’Tis the wonderful season for market forecasts.
After this year, when “unprecedented” became the most-used word to describe what we experienced as people and as investors, you can imagine the wide range of outlooks and predictions circulating these days.
Are we beginning a new cycle or still working on ending an old one? Is this going to be a V-shaped recovery, a W-shaped one or just a squiggly line? Are growth stocks overrun to the upside, or is growth really the only way to go?
In a year of surprises, market outlooks feel a little different, because everyone’s crystal ball seems murky at best.
The fact is, no one saw what happened in 2020 coming when we were going through this “what to expect” exercise at the end of 2019, so we may be a tad more cynical this year.
That said, as investors, we love to have a sense of where the market is headed, be that sense real or imagined. So, let’s dive into what some of the biggest ETF asset managers are saying.
BlackRock’s 3 Themes
In its outlook for 2021, BlackRock set the stage for what it calls “the new investment order.”
“The Covid-19 pandemic has accelerated profound shifts in how economies and societies operate across four dimensions: sustainability, inequality, geopolitics and the joint macro policy revolution. We believe this calls for a fundamental rethink of investment portfolios – starting now,” BlackRock said. (You can find the entire outlook here.)
In practice, this means rethinking portfolios along three key themes. First, expect lower real yields even as economic growth picks up pace post-pandemic—an environment that’d be supportive for equities.
According to the firm, COVID vaccines will help fuel overall confidence in the economy’s ability to grow, and in consumers’ ability and willingness to consume.
From a shorter-term tactical perspective, BlackRock suggests overweighting U.S. and emerging market equities, lightening up on European stocks, and buying into credit.
Some ETFs that’d apply here if you were to implement this call include the iShares Core S&P 500 ETF (IVV) and the Vanguard Total Stock Market ETF (VTI), among other U.S. equity ETFs; the iShares Core MSCI Emerging Markets ETF (IEMG)—there are 214 emerging market ETFs to choose from—and the iShares iBoxx USD Investment Grade Corporate Bond ETF (LQD), the largest corporate bond ETF in a segment populated by 259 ETFs. Choices abound.
Quality & Small Caps & China
In the factor investing space, BlackRock is betting on quality and small caps at the expense of low volatility.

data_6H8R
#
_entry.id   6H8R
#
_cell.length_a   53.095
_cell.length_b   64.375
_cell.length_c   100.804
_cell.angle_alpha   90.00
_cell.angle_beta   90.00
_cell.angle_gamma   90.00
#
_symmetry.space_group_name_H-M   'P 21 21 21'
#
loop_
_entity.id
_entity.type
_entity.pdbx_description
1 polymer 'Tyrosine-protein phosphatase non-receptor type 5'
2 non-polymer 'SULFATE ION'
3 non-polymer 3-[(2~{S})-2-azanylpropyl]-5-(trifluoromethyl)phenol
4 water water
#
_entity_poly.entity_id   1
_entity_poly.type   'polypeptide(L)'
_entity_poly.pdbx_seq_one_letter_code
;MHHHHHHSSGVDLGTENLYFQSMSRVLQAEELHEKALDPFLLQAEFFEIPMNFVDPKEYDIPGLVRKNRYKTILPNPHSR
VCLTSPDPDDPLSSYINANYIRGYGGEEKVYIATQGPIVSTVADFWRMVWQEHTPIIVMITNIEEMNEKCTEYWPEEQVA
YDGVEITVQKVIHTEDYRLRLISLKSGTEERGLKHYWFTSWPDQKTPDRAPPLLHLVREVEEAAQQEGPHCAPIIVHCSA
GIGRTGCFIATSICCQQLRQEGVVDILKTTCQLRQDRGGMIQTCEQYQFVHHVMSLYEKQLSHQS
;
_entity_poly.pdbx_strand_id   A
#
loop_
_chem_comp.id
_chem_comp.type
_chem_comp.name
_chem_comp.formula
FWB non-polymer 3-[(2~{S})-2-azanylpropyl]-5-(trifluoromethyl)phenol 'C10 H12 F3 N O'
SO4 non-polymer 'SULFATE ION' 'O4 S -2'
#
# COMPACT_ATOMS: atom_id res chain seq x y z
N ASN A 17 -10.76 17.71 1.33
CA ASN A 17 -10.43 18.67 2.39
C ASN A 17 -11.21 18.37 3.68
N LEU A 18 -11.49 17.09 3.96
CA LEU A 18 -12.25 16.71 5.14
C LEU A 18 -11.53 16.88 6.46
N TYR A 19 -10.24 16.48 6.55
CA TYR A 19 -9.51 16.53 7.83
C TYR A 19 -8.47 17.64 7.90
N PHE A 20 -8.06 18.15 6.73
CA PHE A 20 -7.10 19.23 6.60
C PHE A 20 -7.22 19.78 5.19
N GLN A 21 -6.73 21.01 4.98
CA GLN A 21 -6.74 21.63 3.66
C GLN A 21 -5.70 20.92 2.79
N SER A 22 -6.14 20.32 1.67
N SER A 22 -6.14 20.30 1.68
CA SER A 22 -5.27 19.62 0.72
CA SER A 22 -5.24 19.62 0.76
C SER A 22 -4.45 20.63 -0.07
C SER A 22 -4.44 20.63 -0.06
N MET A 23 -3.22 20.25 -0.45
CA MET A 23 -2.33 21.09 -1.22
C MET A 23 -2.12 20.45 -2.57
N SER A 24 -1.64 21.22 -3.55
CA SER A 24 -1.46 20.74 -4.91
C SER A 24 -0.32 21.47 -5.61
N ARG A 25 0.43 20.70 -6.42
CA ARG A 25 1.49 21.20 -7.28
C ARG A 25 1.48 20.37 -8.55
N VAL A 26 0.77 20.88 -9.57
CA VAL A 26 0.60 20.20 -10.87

For example, ETFs that’d fit the bill would include the iShares MSCI USA Quality Factor ETF (QUAL) and the iShares Russell 2000 ETF (IWM) versus the iShares MSCI USA Min Vol Factor ETF (USMV). Here, again, the world is your oyster, with more than 1,000 smart beta ETFs offering you ways to navigate the factor space.
The firm is also underweighting government bond exposure for now, so lighten up on your Treasury load.
Second, BlackRock sees a changing global opportunity in both single-country and supply chain plays. The key investment idea is to country-diversify your portfolio wisely, but more specifically, go big on China—“above-benchmark China exposures.”
That may be surprising to some. The recent trade tensions between the U.S. and China, and the fallout over the pandemic, have put many investors across a divide when it comes to China. But BlackRock is in. “We are overweight Asia ex-Japan equities and Asia fixed income on the region’s effective virus response, and favor assets exposed to Chinese growth,” the company said.
And finally, in line with the firm’s earlier-year strong stance on environmental, social and governance investing (ESG), BlackRock’s forecast says the future is going to be about sustainability. Invest accordingly.
Barbells, Risk & Cooperation
State Street Global Advisors—the firm behind behemoths such as the SPDR S&P 500 ETF Trust (SPY), the Sector SPDRs and the SPDR Gold Trust (GLD) among others—begins its outlook for 2021 by setting the stage with a borrowed quote from Charles Dickens: “It was the best of times, it was the worst of times, it was the age of wisdom, it was the age of foolishness, it was the epoch of belief, it was the epoch of incredulity, it was the season of light, it was the season of darkness, it was the spring of hope, it was the winter of despair.”
You won’t find a more beautiful use of literature to describe investor sentiment as we enter a new calendar year. Kudos to State Street.
The firm goes on to detail what it sees as “robust” economic growth ahead, with value cyclical stocks, small caps and emerging markets continuing to catch up to the massive rally in U.S. growth names, giving the current market strength the “breadth” it needs to really expand. It’s a rosy outlook.